Day Trip: Food Museum in Vevey, Switzerland

It’s the Spring School Holidays now. So i thought i would highlight another little kid-friendly excursion we took. We went to the Alimentarium (Food Museum) in Vevey last October, during our Autumn School Holidays. It was a lovely autumn day, the sun was shining and the air was fresh; we could not have asked for a better day 🙂

i decided that we would really make it a full day out. So instead of just taking the train directly to Vevey and then a bus to the museum, we went the long way – we took the train to Lausanne and then the Metro to Ouchy. From there, a luxurious boat ride to Vevey.

Here's us on the boat from Ouchy to Vevey.

i packed a light lunch and we ate on the deck of the boat, enjoying the beautiful scenery. My photos hardly do justice to the real thing.

Above: View of Ouchy from the boat, you can see the Olympic Museum along the shoreline. Below: Passing hills covered with vineyards.

Tobias loved the boat ride!

Isn't this just the life? Lakeside teatime.

We got off at the Vevey jetty and stopped at the Kiosk there for “walk-along” ice cream. We took a lovely walk along the shore and came across this relaxing lakeside cafe.

Just a couple of minutes walk from this cafe is the Alimentarium. I love how museums in Switzerland are housed in buildings which deserve to be in museums themselves. This building was simple and regal, surrounded by a herb and vegetable garden; all part of the museum’s efforts to be an all-rounded education point.

Looks like a palace, doesn't it?

The first level of the museum is filled with stations where you can learn all about the different types of food we eat, the food pyramid, as well as food through the centuries. It was really interesting to learn about the different types of food people ate long ago, then click a switch, the panel turns and you have food from today. The stations were not boring information dumps but are fairly good interactive activities. See how engrossed my little guy was, learning the food pyramid. There was also a big card game you could play after you are done with computer activity (in the foreground of the photo below).

Headphones on and eyes glued to the animation about the food pyramid.

That was just half of the first floor. Then we went up to the second floor and this went further into what happens when food enters our bodies and how we view food, treat food and even about food shopping culture. There were real product boxes on shelves and in between there were again informative stations with great little animations.

Shopping Carts showing how food shopping has changed through the years.

There were also some stations which talked about transportation of food. But Tobias loved the one which showed him what happened to the food in his stomach; how bacteria broke down the food and the different enzymes.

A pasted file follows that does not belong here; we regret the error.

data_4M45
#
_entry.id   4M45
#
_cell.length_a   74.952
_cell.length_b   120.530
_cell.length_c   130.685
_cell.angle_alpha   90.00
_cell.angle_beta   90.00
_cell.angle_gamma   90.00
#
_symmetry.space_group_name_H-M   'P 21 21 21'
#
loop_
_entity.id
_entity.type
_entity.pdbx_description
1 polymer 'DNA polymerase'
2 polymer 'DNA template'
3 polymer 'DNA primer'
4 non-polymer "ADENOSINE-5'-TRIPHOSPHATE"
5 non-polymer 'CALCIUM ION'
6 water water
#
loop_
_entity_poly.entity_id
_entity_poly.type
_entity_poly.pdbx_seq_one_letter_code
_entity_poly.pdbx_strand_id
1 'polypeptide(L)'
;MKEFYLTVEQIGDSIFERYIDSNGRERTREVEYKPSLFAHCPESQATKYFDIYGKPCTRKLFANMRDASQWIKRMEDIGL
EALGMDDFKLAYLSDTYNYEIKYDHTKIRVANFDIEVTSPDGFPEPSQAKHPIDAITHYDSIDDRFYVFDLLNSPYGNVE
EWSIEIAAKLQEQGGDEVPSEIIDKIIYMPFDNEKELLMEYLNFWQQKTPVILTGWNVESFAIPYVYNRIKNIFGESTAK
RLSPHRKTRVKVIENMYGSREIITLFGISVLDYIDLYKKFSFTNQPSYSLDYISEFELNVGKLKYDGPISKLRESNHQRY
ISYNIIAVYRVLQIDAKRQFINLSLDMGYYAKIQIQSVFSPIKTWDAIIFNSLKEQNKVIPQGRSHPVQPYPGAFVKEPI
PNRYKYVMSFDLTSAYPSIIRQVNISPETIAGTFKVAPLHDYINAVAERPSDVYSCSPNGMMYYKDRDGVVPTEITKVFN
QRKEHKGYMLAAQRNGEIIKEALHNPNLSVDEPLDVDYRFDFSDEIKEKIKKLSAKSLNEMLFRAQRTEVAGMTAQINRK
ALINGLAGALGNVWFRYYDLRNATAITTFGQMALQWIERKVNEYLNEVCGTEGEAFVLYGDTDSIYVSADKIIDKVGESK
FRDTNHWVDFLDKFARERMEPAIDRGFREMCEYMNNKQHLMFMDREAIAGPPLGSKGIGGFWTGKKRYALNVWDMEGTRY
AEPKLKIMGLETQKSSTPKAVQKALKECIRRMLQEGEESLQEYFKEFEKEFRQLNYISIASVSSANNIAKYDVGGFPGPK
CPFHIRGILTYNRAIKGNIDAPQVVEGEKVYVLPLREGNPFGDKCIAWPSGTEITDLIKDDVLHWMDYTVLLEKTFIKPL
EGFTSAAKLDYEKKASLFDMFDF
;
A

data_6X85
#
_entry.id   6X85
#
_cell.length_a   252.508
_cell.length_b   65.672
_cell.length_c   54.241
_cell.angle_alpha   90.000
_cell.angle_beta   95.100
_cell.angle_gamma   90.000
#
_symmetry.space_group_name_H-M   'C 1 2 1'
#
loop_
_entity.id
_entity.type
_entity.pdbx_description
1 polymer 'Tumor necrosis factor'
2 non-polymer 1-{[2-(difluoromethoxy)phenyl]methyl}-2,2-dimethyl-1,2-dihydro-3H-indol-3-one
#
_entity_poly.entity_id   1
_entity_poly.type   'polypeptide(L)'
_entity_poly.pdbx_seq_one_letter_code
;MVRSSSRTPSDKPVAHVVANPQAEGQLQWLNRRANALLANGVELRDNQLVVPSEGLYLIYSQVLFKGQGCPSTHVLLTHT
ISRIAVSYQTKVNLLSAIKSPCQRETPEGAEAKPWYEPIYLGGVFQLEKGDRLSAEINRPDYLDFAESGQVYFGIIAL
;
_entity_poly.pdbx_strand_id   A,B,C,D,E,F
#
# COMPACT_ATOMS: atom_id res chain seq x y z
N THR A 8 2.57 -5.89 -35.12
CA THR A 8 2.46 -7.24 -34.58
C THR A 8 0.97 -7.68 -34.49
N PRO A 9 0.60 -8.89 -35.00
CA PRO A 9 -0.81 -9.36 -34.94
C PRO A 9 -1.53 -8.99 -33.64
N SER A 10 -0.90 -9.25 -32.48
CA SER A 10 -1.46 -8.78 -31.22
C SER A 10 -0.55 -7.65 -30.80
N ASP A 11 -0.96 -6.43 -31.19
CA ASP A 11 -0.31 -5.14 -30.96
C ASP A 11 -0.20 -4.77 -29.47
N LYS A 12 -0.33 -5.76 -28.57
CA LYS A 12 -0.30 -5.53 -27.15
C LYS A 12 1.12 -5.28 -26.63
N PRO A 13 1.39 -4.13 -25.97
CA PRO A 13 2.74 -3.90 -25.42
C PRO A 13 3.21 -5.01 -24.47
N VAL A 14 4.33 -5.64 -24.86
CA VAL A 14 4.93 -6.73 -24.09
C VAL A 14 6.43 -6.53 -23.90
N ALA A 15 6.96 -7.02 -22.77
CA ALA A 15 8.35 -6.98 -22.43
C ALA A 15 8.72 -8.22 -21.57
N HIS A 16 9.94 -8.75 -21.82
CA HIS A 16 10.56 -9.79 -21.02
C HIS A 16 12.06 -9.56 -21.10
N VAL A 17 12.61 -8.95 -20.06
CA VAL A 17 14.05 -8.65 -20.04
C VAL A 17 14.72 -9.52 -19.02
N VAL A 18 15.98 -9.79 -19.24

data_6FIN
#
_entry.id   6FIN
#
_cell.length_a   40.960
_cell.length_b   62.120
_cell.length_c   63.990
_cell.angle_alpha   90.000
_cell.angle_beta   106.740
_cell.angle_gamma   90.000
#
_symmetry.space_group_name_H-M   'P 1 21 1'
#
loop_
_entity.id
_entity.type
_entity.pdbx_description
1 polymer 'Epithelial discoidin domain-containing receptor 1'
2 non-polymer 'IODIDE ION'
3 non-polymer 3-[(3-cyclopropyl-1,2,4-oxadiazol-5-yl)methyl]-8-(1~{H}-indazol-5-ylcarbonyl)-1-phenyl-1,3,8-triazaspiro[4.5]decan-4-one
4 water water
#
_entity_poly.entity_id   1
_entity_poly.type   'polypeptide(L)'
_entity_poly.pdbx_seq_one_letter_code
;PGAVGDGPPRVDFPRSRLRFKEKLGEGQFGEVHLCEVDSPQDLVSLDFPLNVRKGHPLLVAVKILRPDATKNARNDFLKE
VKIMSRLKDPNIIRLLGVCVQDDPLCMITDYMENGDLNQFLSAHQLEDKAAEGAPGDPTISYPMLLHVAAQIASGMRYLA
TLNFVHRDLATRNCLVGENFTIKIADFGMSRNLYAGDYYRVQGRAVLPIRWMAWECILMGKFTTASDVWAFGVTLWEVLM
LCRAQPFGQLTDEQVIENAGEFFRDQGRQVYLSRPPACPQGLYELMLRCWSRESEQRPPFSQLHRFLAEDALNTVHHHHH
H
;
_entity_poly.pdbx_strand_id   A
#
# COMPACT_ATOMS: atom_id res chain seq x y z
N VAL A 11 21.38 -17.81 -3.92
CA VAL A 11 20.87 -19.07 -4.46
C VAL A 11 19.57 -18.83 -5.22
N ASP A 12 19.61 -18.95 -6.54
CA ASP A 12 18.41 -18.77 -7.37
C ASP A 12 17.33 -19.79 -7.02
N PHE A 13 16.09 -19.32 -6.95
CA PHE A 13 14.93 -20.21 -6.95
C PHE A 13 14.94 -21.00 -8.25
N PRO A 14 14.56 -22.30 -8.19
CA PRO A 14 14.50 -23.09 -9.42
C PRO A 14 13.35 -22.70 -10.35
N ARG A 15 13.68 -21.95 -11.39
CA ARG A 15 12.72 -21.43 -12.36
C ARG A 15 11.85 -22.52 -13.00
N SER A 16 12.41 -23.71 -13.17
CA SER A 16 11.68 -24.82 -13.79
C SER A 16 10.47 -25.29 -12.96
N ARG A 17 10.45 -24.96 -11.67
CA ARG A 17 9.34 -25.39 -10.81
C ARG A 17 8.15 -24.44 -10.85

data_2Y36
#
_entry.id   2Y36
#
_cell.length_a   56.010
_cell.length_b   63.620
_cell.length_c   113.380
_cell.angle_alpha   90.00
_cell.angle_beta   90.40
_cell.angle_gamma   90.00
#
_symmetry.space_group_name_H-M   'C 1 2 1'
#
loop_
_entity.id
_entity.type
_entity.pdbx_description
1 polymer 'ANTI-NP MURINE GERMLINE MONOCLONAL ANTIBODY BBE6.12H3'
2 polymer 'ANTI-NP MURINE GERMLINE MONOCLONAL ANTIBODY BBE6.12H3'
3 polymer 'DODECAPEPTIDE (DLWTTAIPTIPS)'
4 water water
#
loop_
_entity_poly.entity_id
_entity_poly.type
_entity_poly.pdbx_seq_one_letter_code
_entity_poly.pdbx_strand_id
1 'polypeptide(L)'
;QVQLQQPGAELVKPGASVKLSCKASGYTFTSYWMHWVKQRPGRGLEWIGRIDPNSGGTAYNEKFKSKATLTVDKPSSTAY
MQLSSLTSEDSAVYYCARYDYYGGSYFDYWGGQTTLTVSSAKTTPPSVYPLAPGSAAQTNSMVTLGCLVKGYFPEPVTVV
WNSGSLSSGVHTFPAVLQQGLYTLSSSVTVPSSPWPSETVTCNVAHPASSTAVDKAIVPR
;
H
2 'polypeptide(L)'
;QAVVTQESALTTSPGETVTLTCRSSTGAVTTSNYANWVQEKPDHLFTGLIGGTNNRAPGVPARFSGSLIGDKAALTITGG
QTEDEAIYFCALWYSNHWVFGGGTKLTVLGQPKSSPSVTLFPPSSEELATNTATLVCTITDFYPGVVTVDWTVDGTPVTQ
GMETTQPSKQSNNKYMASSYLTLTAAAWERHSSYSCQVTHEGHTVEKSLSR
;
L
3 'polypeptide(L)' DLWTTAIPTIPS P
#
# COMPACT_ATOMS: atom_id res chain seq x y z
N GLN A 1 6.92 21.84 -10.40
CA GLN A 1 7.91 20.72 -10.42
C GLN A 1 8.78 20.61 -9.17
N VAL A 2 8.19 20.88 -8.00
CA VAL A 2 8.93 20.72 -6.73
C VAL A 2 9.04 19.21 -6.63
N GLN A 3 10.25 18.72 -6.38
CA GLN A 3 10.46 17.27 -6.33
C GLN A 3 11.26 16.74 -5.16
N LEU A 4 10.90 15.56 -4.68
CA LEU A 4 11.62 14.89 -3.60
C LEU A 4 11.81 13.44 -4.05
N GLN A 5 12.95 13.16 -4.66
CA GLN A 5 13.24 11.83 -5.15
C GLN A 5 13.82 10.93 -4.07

Absorbed in learning about food absorption in our stomachs.

The second half of the second floor showed the link between exercise and food. There is even a big human-sized hamster wheel which you can try running in and know how much fat you burnt. There are also tasting stations which dispensed little tablets to test if you know can tell the difference between sweet and salty. We didn’t do too well – heheheee 😉

That floor also had a little quiz corner which allowed you to find out what type of eater you were, whether you were a  gourmet or just your everyday omnivore.

By this time, my 7-year-old was ready to call it a day. i don’t blame him. It was a lot to take in, especially for a little guy. i mean it was interesting, very hands-on and all but a little boy can only last that long and absorb that much information. So we gave the third floor a miss. The third floor housed a special exhibition about food in different countries. Singapore was mentioned for that one and i really wanted to see it but i settled for the special newspaper published just for the exhibition. This special exhibition changes all the time, currently the new exhibit is under construction and looks to be really interesting.

Anyhow, we decided a snack was in order. So we went to the little cafe in the museum, at the back of the first floor. They serve very simple pastries and sandwiches and were already half-shut for the day but the lady was so very nice and warmed a cheese sandwich for us, and we got tea and fruit juice to wash it down before we headed for home; the direct train route this time.

Cooking Class in French, anyone?

On the way out, we walked through an industrial sized kitchen and the bunch of students who were running around the museum with their class questionnaire before, were all standing around the bench, listening to a chef tell them about food preparation and cooking. It was all in French so i did not understand anything at all. i asked the information desk and was told that schools often bring kids here to learn about food and digestion which i think is a fantastic thing. However, the cooking class was only in french.

It was a lovely day out for us. So i hope this will help you plan another little outing with your kids. Just remember little ones do get tired to don’t expect too much from them 🙂

syc

Hot Air Balloons Galore!

So on the last Saturday of January, while Husband was off helping a colleague move, Son and i went to see the International Ballooning Festival in Château-d’Oex, Switzerland.

i had heard about this festival a couple of years ago and always wanted to go but we either had something else to do or were not here for it. So this year, i decided we just had to go. And we went.

The day started out lovely, cold but nice enough. We took the train from Montreux up to Château-d’Oex. The scenry went from this…

View from the train on the way up the mountain.

…to this in a space of 30 minutes!

About 2 or 3 stations before ours

It was lovely to be up in this winter wonderland. We haven’t had much snow at our level.

However, all that snowfall (it kept on falling in big fat flakes while we were there) means that it is bad weather and poor visibility for ballooning, the balloons were not going to take off. But they did inflate them so that the people who did come to see them will have something to see.